This proposal amounts essentially to a right of first refusal for non-custodial parents before a child is placed in childcare. "If the court determines that the non-custodial parent is available, capable, and desirous of providing all or part of said childcare for the child or children for whom support is ordered, the court shall include in its order provisions allowing the non-custodial parent the right to provide such child care."

Similar provisions are sometimes included in agreements between parents to allow a non-custodial parent greater time with the children when the custodial parent is unavailable. However, the proposed bill is a little vague as to what counts as "childcare." Is preschool considered "childcare" or is preschool considered school, which carries benefits such as socialization. The idea is a good one, but needs to be refined.

S.0691– Legislation relative to parental choice of terminology in certain domestic relations matters. (H.2258– Legislation relative to parental choice in child custody agreements.)

This Senate and House proposal are essentially the same, and we will therefore summarize them together. These bills propose adding a new statute to M.G.L. ch. 208: "Section 31B. Parental rights and responsibilities; parenting plans; use of terms."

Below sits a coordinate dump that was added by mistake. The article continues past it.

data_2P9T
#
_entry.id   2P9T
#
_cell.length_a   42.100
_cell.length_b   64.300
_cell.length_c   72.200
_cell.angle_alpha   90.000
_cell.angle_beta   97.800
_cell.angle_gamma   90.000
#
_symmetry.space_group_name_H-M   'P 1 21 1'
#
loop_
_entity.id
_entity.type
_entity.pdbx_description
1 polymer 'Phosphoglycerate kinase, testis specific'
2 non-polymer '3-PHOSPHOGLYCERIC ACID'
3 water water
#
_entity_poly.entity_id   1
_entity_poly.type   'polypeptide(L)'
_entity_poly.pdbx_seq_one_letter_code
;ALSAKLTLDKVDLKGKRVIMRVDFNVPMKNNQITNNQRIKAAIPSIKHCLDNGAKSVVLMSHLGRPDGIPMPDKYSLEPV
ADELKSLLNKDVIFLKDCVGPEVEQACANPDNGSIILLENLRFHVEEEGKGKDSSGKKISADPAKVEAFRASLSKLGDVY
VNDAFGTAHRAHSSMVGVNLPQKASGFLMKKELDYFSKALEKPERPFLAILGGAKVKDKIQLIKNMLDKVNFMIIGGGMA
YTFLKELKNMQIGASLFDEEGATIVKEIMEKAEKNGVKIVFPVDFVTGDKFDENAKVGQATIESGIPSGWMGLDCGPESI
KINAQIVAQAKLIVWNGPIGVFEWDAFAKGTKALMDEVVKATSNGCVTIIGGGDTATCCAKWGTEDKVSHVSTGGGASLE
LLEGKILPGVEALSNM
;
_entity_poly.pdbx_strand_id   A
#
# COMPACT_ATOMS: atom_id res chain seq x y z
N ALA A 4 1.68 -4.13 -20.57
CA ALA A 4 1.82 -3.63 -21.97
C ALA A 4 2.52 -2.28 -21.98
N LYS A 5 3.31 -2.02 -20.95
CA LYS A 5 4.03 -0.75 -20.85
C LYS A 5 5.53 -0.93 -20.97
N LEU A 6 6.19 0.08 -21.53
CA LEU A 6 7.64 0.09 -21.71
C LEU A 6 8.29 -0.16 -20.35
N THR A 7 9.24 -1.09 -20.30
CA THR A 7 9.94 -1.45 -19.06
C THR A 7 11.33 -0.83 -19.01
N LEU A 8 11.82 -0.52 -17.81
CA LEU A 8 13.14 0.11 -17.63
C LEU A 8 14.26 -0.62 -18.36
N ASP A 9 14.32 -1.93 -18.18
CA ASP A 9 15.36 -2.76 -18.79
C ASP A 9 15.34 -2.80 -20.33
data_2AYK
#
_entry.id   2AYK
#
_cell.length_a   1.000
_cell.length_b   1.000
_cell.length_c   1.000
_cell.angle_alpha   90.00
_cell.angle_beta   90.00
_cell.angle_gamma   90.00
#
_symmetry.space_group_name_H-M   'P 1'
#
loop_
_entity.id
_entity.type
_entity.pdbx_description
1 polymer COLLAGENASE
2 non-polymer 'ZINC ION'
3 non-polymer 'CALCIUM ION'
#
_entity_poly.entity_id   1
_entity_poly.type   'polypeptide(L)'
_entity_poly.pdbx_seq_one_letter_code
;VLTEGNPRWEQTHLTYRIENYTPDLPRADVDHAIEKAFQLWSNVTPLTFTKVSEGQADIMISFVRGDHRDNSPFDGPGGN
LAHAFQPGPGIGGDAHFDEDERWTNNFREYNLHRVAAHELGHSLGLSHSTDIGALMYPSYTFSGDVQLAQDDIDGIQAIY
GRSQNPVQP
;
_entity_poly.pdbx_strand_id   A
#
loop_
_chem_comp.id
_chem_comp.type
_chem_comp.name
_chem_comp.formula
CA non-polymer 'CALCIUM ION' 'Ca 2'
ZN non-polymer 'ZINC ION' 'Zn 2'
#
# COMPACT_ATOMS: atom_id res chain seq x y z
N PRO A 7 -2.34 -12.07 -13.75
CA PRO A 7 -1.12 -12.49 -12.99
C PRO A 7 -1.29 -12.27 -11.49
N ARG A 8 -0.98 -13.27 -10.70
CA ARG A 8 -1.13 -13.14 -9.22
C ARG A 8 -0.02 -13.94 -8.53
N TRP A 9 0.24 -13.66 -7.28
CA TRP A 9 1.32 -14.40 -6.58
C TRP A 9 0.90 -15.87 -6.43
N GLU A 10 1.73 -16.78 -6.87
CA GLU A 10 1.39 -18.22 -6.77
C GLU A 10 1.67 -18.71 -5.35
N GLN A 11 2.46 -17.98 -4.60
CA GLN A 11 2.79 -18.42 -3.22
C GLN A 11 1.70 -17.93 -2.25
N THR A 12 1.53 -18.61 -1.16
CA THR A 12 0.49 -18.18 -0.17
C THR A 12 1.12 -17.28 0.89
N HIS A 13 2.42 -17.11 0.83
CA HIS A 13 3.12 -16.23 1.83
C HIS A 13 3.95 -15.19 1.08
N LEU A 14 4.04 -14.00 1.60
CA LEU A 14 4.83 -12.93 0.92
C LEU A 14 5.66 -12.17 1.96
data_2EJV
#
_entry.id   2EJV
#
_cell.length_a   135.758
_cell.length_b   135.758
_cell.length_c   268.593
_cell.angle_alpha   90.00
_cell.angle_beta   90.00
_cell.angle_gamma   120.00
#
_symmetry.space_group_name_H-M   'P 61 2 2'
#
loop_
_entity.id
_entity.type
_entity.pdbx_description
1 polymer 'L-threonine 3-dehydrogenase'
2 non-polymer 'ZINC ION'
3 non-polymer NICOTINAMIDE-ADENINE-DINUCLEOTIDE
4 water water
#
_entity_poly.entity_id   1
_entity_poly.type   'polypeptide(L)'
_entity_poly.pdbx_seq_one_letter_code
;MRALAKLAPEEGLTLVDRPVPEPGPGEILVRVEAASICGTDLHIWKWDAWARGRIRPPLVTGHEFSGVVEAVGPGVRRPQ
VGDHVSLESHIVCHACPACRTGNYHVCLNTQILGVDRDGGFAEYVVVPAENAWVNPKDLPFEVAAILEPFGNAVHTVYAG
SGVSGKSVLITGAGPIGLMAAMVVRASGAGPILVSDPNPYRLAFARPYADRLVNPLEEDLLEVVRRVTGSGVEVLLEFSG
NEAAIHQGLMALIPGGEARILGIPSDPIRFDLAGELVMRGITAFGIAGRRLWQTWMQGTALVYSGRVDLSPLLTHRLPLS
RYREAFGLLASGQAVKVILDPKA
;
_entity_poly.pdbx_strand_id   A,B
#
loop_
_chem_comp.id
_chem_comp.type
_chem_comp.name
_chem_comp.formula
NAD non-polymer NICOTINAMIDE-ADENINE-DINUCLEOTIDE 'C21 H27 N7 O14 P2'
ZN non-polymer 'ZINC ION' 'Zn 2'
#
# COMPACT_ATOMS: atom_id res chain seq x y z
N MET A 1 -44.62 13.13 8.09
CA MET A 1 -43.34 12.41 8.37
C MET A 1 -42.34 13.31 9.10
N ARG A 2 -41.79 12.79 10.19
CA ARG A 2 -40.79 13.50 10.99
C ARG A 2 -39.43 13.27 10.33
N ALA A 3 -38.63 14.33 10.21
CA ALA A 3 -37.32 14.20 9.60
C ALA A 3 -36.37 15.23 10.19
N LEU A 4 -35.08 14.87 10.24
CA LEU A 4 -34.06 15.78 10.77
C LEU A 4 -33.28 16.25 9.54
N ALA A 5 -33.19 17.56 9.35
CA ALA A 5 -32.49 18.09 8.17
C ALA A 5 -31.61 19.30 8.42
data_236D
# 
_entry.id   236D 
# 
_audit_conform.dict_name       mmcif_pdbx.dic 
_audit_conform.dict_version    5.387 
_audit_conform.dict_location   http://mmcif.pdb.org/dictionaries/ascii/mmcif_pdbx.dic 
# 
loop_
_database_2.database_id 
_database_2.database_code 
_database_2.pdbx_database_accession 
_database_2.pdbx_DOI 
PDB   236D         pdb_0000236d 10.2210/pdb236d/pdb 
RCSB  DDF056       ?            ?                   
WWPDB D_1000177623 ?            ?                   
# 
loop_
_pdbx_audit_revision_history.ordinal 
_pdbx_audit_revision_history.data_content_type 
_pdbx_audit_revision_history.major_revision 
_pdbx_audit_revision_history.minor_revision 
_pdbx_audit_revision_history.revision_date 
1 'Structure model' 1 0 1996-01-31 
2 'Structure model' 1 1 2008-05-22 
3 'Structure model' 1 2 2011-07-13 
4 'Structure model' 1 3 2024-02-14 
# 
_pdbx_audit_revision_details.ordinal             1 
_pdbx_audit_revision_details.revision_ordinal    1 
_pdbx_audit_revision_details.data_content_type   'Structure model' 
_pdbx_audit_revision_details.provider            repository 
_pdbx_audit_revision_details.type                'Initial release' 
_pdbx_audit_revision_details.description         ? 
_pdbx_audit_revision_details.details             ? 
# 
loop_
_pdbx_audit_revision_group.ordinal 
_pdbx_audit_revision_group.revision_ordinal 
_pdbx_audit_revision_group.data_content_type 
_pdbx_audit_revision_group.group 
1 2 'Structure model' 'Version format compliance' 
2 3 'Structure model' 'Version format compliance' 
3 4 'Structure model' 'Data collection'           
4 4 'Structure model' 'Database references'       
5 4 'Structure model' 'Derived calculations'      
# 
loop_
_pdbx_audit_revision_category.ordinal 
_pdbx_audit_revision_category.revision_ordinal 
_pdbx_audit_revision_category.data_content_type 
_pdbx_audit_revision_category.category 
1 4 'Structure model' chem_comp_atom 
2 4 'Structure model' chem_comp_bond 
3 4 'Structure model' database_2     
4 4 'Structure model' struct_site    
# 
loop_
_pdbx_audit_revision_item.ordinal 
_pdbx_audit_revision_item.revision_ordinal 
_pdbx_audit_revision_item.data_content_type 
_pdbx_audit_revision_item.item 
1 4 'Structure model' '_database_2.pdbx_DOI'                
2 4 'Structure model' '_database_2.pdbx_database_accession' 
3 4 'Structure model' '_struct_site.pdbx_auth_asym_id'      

The proposed new statute would allow parties to use alternative terms for custody. These terms are defined in the proposal, essentially just replacing the term legal custody with "decision making responsibility" and physical custody with "primary residential responsibility". The proposal also includes a definition for "parenting plan."

The bill makes no requirements on the courts and would therefore be mostly window-dressing in our opinion. Allowing parents to use different, more "PC", terms doesn't really change the underlying reality. We already advise our clients to focus on the parenting plan first and the terms second, because how you actually parent your children is more important than the labels.

H.3289 – Legislation relative to the modification of custody orders involving parents called to active military service.

This proposed bill would prohibit courts from modifying parenting plans while a parent was on active duty military service, except for temporary orders deemed necessary to protect the best interest of the child. If a temporary order is made during the active duty period, the original plan will be reinstated upon the parent's return from active duty, and the active duty will not be considered in any modification determination.